Top three things you need to know if you plan to franchise your business

Franchises can be an amazing way to grow your business quickly and without the need for the increased capital and staffing you would need to open multiple locations on your own. They can also be fraught with legal pitfalls. Here’s what you need to know before starting a franchise.

1. Disclose, disclose, disclose

In Ontario, franchises are governed by the Arthur Wishart (Franchise Disclosure) Act. It imposes on potential franchisors the requirement to make full and complete disclosure about their business so that potential franchisees can make an informed decision about buying a franchise. There is similar legislation in BC, Alberta, Manitoba, New Brunswick and Prince Edwards Island.

The requirements are many and compliance is strict. Failure to properly disclose could lead to your franchisee having a legal right to rescind the contract up to two years after entering into the franchise agreement. That rescission means your franchisee can ask for all their money back, require you to buy back any equipment they had purchased as well as claiming against you for any damages they suffered due to entering into the Franchise Agreement.

While the Regulations set out specific matters which need to be disclosed, they also require a franchisor to disclose any material facts. Many a court battle has been fought over whether some matter was a material fact or not and courts tend to be more sympathetic to the poor franchisee than the more powerful franchisor.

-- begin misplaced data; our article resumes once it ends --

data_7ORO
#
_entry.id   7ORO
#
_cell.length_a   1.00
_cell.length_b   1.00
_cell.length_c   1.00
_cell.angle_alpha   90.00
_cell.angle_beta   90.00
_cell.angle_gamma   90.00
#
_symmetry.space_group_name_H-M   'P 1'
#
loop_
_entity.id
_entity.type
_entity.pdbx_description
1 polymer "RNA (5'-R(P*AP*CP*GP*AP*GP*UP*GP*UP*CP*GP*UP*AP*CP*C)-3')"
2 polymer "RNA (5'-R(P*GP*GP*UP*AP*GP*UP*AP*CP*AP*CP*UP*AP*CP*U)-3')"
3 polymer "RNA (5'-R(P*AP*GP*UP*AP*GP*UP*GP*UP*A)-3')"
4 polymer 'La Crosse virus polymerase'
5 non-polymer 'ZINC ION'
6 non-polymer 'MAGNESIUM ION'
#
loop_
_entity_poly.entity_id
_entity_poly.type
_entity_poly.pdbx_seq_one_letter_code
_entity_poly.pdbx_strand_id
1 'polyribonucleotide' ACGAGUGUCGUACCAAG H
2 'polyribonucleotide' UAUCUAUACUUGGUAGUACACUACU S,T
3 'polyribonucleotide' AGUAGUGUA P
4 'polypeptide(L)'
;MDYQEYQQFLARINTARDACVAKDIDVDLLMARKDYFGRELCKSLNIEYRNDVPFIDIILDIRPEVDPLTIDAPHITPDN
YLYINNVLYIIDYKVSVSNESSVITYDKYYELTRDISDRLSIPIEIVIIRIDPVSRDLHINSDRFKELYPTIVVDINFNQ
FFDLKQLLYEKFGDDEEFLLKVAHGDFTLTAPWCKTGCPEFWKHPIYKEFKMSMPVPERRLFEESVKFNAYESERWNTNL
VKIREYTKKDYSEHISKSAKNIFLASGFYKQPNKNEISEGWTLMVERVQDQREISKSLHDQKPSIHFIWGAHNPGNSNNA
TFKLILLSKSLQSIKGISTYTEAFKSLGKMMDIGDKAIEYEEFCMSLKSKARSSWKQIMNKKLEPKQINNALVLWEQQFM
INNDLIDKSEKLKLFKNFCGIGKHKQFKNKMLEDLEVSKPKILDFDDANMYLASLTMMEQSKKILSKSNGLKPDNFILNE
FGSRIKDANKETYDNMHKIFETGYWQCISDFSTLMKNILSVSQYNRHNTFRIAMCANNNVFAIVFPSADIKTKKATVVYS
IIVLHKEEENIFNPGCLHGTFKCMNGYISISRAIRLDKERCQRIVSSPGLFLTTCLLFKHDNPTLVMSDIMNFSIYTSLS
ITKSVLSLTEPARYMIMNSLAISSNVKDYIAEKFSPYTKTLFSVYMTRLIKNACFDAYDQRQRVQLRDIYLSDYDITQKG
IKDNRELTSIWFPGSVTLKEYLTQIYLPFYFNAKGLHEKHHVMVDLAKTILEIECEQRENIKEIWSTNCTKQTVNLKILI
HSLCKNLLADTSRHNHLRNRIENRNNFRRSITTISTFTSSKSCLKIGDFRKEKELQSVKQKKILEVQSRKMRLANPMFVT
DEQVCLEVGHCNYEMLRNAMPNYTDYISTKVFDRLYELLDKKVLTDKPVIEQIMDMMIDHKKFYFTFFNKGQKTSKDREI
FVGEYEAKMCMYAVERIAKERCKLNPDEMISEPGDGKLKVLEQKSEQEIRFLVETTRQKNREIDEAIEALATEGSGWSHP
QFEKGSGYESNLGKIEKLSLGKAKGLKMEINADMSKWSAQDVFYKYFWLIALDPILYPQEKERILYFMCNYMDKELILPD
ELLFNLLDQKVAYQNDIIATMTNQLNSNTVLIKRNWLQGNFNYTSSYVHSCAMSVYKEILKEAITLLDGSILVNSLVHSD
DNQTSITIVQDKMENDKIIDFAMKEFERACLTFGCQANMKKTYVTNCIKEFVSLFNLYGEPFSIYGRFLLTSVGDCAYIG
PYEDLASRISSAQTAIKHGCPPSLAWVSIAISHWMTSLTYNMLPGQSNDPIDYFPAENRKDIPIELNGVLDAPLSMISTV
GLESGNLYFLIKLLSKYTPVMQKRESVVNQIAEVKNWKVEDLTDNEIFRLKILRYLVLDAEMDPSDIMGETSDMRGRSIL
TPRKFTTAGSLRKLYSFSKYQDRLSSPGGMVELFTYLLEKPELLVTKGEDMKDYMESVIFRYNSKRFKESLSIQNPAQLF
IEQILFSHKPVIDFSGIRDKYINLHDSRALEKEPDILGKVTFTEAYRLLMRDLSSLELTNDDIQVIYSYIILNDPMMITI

2. Contracts are your friend

The key relationship will be between you and your franchisee. It is absolutely crucial that the Franchise Agreement be comprehensive and clearly set out both of your rights and responsibilities in the relationship. Will you require your franchisees to contribute to an advertising fund? What happens if they want to sell the franchise to someone else? How will you be able to enforce compliance with your brand requirements? How soon after being a franchisee can they launch a competing business? It all needs to be in the contract.

3. Protect your brand

Your franchise business will rise and fall on the strength of your brand. Potential franchisees will only pay to join your system if your brand is valuable, if it means something in the marketplace. If you haven’t protected your brand and your intellectual property and anyone can use the name or can replicate your systems and procedures, why would someone pay you good money to use what others are using for free? Investing in registering domain names, filing trademarks to protect your brand and protecting your copyright and patents is crucial to the success of your franchise.

Franchising is not a DIY job. To avoid costly pitfalls, you will need the help of someone who can help you successfully navigate the potentially treacherous waters of franchising.

If setting up a franchise is in your future, let’s have a chat.

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